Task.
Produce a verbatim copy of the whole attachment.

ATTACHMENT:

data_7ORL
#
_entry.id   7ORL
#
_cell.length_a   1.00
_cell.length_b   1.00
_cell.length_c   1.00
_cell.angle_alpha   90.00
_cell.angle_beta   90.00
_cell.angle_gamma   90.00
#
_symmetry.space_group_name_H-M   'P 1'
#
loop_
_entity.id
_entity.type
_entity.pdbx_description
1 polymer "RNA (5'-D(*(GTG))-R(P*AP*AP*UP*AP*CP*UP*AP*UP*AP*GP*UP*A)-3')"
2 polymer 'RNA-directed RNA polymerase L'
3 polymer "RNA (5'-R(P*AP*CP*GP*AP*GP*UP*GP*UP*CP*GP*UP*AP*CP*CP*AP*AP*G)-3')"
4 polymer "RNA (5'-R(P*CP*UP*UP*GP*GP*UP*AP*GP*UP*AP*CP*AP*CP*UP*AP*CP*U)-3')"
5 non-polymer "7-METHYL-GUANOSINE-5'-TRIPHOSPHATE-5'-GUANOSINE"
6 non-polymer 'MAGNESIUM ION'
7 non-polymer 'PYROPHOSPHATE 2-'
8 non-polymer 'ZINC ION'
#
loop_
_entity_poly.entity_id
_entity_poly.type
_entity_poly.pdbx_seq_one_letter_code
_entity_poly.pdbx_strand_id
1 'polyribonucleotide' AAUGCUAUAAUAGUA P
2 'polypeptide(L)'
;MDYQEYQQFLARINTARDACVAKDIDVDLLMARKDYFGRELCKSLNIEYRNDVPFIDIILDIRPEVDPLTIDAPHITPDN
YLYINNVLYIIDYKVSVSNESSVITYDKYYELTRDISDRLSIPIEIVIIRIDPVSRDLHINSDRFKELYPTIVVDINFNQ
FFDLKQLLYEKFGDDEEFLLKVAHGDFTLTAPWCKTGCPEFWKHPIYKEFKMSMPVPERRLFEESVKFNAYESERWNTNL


data_7ORL
#
_entry.id   7ORL
#
_cell.length_a   1.00
_cell.length_b   1.00
_cell.length_c   1.00
_cell.angle_alpha   90.00
_cell.angle_beta   90.00
_cell.angle_gamma   90.00
#
_symmetry.space_group_name_H-M   'P 1'
#
loop_
_entity.id
_entity.type
_entity.pdbx_description
1 polymer "RNA (5'-D(*(GTG))-R(P*AP*AP*UP*AP*CP*UP*AP*UP*AP*GP*UP*A)-3')"
2 polymer 'RNA-directed RNA polymerase L'
3 polymer "RNA (5'-R(P*AP*CP*GP*AP*GP*UP*GP*UP*CP*GP*UP*AP*CP*CP*AP*AP*G)-3')"
4 polymer "RNA (5'-R(P*CP*UP*UP*GP*GP*UP*AP*GP*UP*AP*CP*AP*CP*UP*AP*CP*U)-3')"
5 non-polymer "7-METHYL-GUANOSINE-5'-TRIPHOSPHATE-5'-GUANOSINE"
6 non-polymer 'MAGNESIUM ION'
7 non-polymer 'PYROPHOSPHATE 2-'
8 non-polymer 'ZINC ION'
#
loop_
_entity_poly.entity_id
_entity_poly.type
_entity_poly.pdbx_seq_one_letter_code
_entity_poly.pdbx_strand_id
1 'polyribonucleotide' AAUGCUAUAAUAGUA P
2 'polypeptide(L)'
;MDYQEYQQFLARINTARDACVAKDIDVDLLMARKDYFGRELCKSLNIEYRNDVPFIDIILDIRPEVDPLTIDAPHITPDN
YLYINNVLYIIDYKVSVSNESSVITYDKYYELTRDISDRLSIPIEIVIIRIDPVSRDLHINSDRFKELYPTIVVDINFNQ
FFDLKQLLYEKFGDDEEFLLKVAHGDFTLTAPWCKTGCPEFWKHPIYKEFKMSMPVPERRLFEESVKFNAYESERWNTNL